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STICKY: Advice from first cohort

Posted: Fri Jun 13, 2014 9:32 pm
by sway1233
Have an open mind and access things at whatever level is comfortable for you. Challenge yourself but don't worry if others are doing things that seem difficult - there's no reason you won't get there eventually! Most of all, have fun :)

Re: Advice from first cohort

Posted: Sun Jun 15, 2014 11:47 am
by alp1
Have a go at everything on offer! Network with other teachers this has been invaluable! Have fun and enjoy it! It was certainly the best CPD I have ever been on and one which has excited me about the future of computing in schools! I love every minute and wish I could do it all over again!

Re: Advice from first cohort

Posted: Sun Jun 15, 2014 11:56 am
by craigargh
A lot of people can find learning to program very daunting and a bit scary. This is normal. A few people at the first PiCademy felt the same. Most other teachers will have had no prior experience of using the Raspberry Pi so don't feel alone.

You'll be surprised how easy and fun it is to do things once you get started. The workshops on the first day are designed so that anyone with no experience is able to pick them up. Take your time and if you're unsure of anything there are plenty of people around who want to help you. It's a very friendly and supportive environment.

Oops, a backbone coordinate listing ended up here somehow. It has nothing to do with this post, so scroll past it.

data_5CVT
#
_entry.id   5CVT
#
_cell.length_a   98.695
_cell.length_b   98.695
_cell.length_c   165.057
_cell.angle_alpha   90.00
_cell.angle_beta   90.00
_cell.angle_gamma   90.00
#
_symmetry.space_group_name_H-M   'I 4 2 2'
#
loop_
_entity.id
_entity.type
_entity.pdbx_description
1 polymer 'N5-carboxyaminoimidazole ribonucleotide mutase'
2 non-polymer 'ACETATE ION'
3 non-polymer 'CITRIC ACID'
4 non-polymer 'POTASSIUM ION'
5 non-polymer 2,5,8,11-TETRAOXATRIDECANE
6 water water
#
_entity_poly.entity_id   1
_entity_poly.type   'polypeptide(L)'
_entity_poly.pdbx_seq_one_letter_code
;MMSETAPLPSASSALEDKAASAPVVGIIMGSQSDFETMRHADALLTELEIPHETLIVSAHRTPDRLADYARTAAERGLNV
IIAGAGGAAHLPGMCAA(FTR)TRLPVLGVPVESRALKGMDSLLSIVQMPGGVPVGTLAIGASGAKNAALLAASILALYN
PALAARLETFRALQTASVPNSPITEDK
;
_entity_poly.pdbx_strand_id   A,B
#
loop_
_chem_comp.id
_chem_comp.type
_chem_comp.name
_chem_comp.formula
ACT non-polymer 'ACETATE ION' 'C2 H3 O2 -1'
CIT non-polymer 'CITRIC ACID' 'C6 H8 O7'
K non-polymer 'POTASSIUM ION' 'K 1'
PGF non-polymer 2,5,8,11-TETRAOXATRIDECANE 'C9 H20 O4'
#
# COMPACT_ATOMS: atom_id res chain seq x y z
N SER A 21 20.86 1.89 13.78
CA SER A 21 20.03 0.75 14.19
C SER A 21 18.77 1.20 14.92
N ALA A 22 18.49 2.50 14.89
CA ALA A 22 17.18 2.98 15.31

Make the most of the evening meal. You'll find that everyone is excited about what they've learned and what they want to do on the second day. Many of the projects on the second day come together through discussions at the meal.

The second day gives you the chance to play and explore the Raspberry Pi in your own way. Many people chose to work on group projects and find this time very valuable. You also have a lot of people on hand to give you direction and help when you're stuck.

Even if you are nervous at the start, you'll find the experience very valuable and you'll walk away with a lot of new skills and enthusiasm.